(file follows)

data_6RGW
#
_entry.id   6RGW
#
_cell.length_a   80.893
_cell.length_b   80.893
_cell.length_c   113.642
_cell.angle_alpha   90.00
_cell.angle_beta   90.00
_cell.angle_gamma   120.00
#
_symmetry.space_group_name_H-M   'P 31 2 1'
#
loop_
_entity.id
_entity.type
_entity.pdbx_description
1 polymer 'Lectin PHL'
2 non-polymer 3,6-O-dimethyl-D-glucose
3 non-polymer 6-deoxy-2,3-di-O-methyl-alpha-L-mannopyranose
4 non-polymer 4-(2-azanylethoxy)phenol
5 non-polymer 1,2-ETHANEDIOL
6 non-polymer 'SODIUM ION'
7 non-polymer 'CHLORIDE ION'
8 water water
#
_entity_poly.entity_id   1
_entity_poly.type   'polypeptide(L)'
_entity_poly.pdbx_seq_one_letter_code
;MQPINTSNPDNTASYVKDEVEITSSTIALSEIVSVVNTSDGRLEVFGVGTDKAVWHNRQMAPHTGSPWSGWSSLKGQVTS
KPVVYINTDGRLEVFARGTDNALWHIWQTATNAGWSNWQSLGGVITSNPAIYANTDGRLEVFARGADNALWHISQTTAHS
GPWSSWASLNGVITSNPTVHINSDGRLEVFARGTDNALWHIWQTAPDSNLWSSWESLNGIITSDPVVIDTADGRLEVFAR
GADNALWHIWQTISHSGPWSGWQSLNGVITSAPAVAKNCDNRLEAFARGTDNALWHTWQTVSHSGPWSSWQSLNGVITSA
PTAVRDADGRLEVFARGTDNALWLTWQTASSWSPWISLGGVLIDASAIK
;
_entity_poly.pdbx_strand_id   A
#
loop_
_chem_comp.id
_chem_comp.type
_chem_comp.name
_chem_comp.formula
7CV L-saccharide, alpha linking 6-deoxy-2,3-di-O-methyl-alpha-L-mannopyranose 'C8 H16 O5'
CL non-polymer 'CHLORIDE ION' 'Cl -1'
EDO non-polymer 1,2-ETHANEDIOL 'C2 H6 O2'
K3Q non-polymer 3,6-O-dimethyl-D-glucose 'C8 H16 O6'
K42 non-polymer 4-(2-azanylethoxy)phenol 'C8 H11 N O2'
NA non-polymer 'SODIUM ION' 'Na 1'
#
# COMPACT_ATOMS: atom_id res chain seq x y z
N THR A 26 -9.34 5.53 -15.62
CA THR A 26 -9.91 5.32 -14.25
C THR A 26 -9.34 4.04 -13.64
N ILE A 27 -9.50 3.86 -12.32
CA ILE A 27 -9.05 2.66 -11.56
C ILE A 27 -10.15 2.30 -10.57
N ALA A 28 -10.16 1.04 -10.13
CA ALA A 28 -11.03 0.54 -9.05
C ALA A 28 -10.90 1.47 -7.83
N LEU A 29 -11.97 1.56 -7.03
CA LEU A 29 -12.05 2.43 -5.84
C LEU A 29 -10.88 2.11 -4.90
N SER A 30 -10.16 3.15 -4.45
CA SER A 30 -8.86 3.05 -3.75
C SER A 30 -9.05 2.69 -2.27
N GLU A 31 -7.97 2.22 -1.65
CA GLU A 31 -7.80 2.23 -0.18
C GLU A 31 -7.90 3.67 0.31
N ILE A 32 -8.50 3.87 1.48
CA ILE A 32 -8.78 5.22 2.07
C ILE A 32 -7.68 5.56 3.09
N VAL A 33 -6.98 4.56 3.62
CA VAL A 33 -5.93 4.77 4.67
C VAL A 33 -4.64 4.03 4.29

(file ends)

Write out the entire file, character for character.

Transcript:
data_6RGW
#
_entry.id   6RGW
#
_cell.length_a   80.893
_cell.length_b   80.893
_cell.length_c   113.642
_cell.angle_alpha   90.00
_cell.angle_beta   90.00
_cell.angle_gamma   120.00
#
_symmetry.space_group_name_H-M   'P 31 2 1'
#
loop_
_entity.id
_entity.type
_entity.pdbx_description
1 polymer 'Lectin PHL'
2 non-polymer 3,6-O-dimethyl-D-glucose
3 non-polymer 6-deoxy-2,3-di-O-methyl-alpha-L-mannopyranose
4 non-polymer 4-(2-azanylethoxy)phenol
5 non-polymer 1,2-ETHANEDIOL
6 non-polymer 'SODIUM ION'
7 non-polymer 'CHLORIDE ION'
8 water water
#
_entity_poly.entity_id   1
_entity_poly.type   'polypeptide(L)'
_entity_poly.pdbx_seq_one_letter_code
;MQPINTSNPDNTASYVKDEVEITSSTIALSEIVSVVNTSDGRLEVFGVGTDKAVWHNRQMAPHTGSPWSGWSSLKGQVTS
KPVVYINTDGRLEVFARGTDNALWHIWQTATNAGWSNWQSLGGVITSNPAIYANTDGRLEVFARGADNALWHISQTTAHS
GPWSSWASLNGVITSNPTVHINSDGRLEVFARGTDNALWHIWQTAPDSNLWSSWESLNGIITSDPVVIDTADGRLEVFAR
GADNALWHIWQTISHSGPWSGWQSLNGVITSAPAVAKNCDNRLEAFARGTDNALWHTWQTVSHSGPWSSWQSLNGVITSA
PTAVRDADGRLEVFARGTDNALWLTWQTASSWSPWISLGGVLIDASAIK
;
_entity_poly.pdbx_strand_id   A
#
loop_
_chem_comp.id
_chem_comp.type
_chem_comp.name
_chem_comp.formula
7CV L-saccharide, alpha linking 6-deoxy-2,3-di-O-methyl-alpha-L-mannopyranose 'C8 H16 O5'
CL non-polymer 'CHLORIDE ION' 'Cl -1'
EDO non-polymer 1,2-ETHANEDIOL 'C2 H6 O2'
K3Q non-polymer 3,6-O-dimethyl-D-glucose 'C8 H16 O6'
K42 non-polymer 4-(2-azanylethoxy)phenol 'C8 H11 N O2'
NA non-polymer 'SODIUM ION' 'Na 1'
#
# COMPACT_ATOMS: atom_id res chain seq x y z
N THR A 26 -9.34 5.53 -15.62
CA THR A 26 -9.91 5.32 -14.25
C THR A 26 -9.34 4.04 -13.64
N ILE A 27 -9.50 3.86 -12.32
CA ILE A 27 -9.05 2.66 -11.56
C ILE A 27 -10.15 2.30 -10.57
N ALA A 28 -10.16 1.04 -10.13
CA ALA A 28 -11.03 0.54 -9.05
C ALA A 28 -10.90 1.47 -7.83
N LEU A 29 -11.97 1.56 -7.03
CA LEU A 29 -12.05 2.43 -5.84
C LEU A 29 -10.88 2.11 -4.90
N SER A 30 -10.16 3.15 -4.45
CA SER A 30 -8.86 3.05 -3.75
C SER A 30 -9.05 2.69 -2.27
N GLU A 31 -7.97 2.22 -1.65
CA GLU A 31 -7.80 2.23 -0.18
C GLU A 31 -7.90 3.67 0.31
N ILE A 32 -8.50 3.87 1.48
CA ILE A 32 -8.78 5.22 2.07
C ILE A 32 -7.68 5.56 3.09
N VAL A 33 -6.98 4.56 3.62
CA VAL A 33 -5.93 4.77 4.67
C VAL A 33 -4.64 4.03 4.29